It seems to me that China's economy is uniquely able to carry debt because it's basically a closed economy. The communist government can mostly do what it wants without repercussions from the global markets. As one smart guy recently said, "The instability [from the U.S. financial crisis]... was linked to the fact that we have essentially market-driven financial systems, and that's just not the case in China."

So while it's pretty easy to craft a very intelligent-sounding case that China's economy is doomed, the best we can really do is read the tea leaves about China's economy. And they are actually encouraging...

Right now, demand for steel in China is rising as infrastructure spending increases. Factory activity is increasing, too. Because of this, iron ore prices are rising, up 44% this year. Copper prices have risen 5%. Shipping rates are moving higher, and shipping stocks have been rebounding after a dismal couple of years. 

These are all early signs that China's economy may be a bit more resilient than some people think.

#1 Chinese Stock? 

I have a few investments in my Wealth Advisory dividend and income newsletter that benefit from China. My readers have done great with Starbucks (NASDAQ: SBUX), for instance. That stock is up 157% since I recommended it. Ford (NYSE: F) and chipmaker Micron Technology (NASDAQ: MU) also benefit from sales in China. 

But I've got one company in the portfolio that's poised to do great business in China, and no one's really talking about it. It's Disney (NYSE: DIS). 

If you check the ticker today, you'll see Disney shares getting whacked by 5% or more. That's because Disney missed earnings last night for the first time since 2011. Oh my God! It's a disaster! Disney is collapsing!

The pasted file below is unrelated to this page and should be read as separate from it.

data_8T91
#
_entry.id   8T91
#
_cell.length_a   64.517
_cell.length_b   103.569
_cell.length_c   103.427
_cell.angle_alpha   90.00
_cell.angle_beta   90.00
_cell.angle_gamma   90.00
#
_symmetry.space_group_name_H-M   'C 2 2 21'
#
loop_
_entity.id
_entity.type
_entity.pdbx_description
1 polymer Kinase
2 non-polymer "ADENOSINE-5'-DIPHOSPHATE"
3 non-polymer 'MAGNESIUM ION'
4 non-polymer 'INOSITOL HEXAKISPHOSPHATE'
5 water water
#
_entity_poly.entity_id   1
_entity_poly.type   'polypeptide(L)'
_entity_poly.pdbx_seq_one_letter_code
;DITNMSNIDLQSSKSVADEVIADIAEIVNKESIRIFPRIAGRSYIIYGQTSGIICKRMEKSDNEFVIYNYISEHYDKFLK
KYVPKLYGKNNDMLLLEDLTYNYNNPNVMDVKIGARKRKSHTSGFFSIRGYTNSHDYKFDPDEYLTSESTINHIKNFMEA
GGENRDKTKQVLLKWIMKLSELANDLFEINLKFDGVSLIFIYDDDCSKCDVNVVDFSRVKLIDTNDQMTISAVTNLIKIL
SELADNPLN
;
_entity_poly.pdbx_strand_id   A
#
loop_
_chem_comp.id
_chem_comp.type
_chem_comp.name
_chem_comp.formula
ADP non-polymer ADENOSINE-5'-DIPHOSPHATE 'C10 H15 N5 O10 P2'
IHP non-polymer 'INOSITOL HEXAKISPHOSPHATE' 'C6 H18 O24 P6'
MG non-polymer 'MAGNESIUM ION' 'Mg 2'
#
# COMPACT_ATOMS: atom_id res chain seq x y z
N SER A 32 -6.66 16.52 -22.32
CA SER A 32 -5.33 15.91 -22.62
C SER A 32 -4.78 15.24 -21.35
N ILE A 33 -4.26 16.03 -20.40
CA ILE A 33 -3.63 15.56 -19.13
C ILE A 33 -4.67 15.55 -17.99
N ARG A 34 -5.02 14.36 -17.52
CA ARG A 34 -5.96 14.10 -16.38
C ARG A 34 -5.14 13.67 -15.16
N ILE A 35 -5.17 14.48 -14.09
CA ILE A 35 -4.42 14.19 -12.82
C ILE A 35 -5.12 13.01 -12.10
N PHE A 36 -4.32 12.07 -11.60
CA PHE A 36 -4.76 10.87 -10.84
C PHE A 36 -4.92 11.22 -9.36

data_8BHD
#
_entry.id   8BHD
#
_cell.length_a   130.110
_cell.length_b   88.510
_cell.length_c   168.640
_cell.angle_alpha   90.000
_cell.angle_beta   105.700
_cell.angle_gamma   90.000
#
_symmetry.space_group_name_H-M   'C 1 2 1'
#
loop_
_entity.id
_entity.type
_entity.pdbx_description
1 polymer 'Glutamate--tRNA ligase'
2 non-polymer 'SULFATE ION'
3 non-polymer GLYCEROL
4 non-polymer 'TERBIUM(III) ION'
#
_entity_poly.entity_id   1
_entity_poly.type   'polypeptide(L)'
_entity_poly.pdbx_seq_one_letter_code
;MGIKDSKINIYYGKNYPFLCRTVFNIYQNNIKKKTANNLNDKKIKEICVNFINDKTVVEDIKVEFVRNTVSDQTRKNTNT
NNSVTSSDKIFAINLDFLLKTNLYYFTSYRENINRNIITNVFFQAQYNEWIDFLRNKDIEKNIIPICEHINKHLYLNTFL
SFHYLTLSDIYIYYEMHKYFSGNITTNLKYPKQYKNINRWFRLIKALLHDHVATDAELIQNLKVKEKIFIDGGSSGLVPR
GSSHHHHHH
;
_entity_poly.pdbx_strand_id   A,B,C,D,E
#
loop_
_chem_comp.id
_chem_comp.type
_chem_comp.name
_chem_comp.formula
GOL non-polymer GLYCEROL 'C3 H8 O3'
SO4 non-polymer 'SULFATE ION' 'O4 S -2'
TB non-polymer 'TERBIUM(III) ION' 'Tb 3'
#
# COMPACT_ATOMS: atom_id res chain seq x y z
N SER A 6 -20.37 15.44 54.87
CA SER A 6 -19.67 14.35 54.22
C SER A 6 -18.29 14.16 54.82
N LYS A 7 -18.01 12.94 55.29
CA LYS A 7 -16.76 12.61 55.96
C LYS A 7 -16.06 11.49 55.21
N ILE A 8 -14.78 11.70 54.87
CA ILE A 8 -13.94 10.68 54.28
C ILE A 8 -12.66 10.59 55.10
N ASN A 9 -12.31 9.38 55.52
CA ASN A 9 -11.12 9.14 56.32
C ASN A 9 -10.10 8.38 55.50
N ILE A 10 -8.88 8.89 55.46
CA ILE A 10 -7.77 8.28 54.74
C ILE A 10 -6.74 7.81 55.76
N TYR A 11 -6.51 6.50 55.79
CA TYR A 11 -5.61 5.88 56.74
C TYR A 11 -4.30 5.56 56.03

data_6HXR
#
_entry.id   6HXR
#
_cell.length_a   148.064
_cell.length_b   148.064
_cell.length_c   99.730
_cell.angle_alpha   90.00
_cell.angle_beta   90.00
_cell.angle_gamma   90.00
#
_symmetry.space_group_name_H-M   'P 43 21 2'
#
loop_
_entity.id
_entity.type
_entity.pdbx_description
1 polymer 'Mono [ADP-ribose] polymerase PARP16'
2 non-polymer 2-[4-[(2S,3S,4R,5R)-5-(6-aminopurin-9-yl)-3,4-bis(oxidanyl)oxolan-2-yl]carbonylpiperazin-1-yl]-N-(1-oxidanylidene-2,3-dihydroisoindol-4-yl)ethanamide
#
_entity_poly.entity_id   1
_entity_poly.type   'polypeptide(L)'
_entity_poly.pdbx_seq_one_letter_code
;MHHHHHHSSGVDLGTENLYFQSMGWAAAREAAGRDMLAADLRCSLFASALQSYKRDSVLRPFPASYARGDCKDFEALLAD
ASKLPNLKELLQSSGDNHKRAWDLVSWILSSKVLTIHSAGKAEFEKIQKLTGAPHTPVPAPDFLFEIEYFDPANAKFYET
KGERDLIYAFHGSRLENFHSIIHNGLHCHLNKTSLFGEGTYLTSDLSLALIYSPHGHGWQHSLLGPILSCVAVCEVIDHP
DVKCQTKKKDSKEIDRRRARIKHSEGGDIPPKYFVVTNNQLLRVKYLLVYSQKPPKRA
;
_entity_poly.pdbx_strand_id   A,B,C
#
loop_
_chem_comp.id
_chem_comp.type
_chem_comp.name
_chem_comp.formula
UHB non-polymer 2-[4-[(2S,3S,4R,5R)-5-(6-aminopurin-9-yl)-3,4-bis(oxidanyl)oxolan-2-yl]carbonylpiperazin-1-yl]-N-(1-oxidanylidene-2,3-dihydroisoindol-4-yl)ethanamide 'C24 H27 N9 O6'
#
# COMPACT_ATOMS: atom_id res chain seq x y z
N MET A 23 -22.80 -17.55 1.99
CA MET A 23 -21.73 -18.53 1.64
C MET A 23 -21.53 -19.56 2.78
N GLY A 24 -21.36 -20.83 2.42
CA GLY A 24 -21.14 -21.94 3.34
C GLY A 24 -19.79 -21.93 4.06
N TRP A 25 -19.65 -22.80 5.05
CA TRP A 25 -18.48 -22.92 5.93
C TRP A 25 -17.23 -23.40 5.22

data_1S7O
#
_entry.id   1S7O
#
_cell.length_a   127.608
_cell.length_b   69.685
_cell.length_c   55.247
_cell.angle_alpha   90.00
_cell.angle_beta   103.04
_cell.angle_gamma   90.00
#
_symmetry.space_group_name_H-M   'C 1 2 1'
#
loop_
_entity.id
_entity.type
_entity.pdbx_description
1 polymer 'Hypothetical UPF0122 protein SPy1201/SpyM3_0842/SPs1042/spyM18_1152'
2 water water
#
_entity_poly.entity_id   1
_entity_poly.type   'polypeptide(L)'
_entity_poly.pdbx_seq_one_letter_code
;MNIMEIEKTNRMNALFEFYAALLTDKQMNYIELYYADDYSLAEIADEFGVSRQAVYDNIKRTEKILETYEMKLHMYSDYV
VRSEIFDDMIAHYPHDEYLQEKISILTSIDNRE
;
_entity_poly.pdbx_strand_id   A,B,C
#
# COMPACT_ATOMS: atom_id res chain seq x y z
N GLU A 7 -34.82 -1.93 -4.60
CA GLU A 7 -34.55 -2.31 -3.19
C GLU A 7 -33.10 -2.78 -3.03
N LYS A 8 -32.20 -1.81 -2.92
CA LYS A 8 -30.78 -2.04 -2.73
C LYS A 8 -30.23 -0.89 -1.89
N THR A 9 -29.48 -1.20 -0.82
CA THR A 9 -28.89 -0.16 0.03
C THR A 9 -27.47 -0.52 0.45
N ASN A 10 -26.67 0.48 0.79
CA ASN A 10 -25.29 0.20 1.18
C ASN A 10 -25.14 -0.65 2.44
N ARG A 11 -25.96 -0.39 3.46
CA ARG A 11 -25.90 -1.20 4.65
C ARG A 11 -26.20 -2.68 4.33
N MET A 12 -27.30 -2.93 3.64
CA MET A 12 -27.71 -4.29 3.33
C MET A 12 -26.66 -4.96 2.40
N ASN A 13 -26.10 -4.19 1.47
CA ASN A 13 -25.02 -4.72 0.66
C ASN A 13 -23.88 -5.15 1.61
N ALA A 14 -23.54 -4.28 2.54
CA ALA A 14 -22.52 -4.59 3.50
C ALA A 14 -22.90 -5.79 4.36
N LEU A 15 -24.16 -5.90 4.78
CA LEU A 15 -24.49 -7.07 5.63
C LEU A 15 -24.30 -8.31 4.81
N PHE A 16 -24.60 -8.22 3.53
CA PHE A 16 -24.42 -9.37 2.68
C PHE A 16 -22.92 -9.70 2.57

Please. 

I don't care at all that Disney just missed earnings. This is an opportunity, not a panic situation. Analysts will be talking a lot about ESPN and how Disney paid too much for some sporting events and how declining cable subscribers mean Disney will never recoup its investment.

And I will admit to you, yes, ESPN is the one blemish on an otherwise perfect track record for Disney over the last few years. Its investments in Star Wars, Marvel, and Pixar have transformed the company into the clear market leader in movies. (The last Captain America movie just took in $181 million over the weekend, the fifth-best movie opening ever.) 

Disney's got a decade of solid movie making in front of it. And even with the concerns at ESPN, revenue has been rising... 

dis div rev

The next big catalyst will be from China. Disney's recent movie Zootopia is already the best-selling animated movie ever in China. Next up: Disneyland Shanghai.

Disney has spent $5.5 billion on this park. It officially opens in a couple weeks. But a trial run last weekend drew 30,000 people. 330 million Chinese live within three hours of Shanghai Disneyland. They visit, have fun, then watch new Disney movies, and the virtuous cycle of Disney gets entrenched in China. 

Yep, Disney's gonna get bigger. Use the current weakness to buy some. 

Until next time,

Until next time,

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Briton Ryle

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A 21-year veteran of the newsletter business, Briton Ryle is the editor of The Wealth Advisory income stock newsletter, with a focus on top-quality dividend growth stocks and REITs. Briton also manages the Real Income Trader advisory service, where his readers take regular cash payouts using a low-risk covered call option strategy. He also contributes a weekly column to the Wealth Daily e-letter. To learn more about Briton, click here.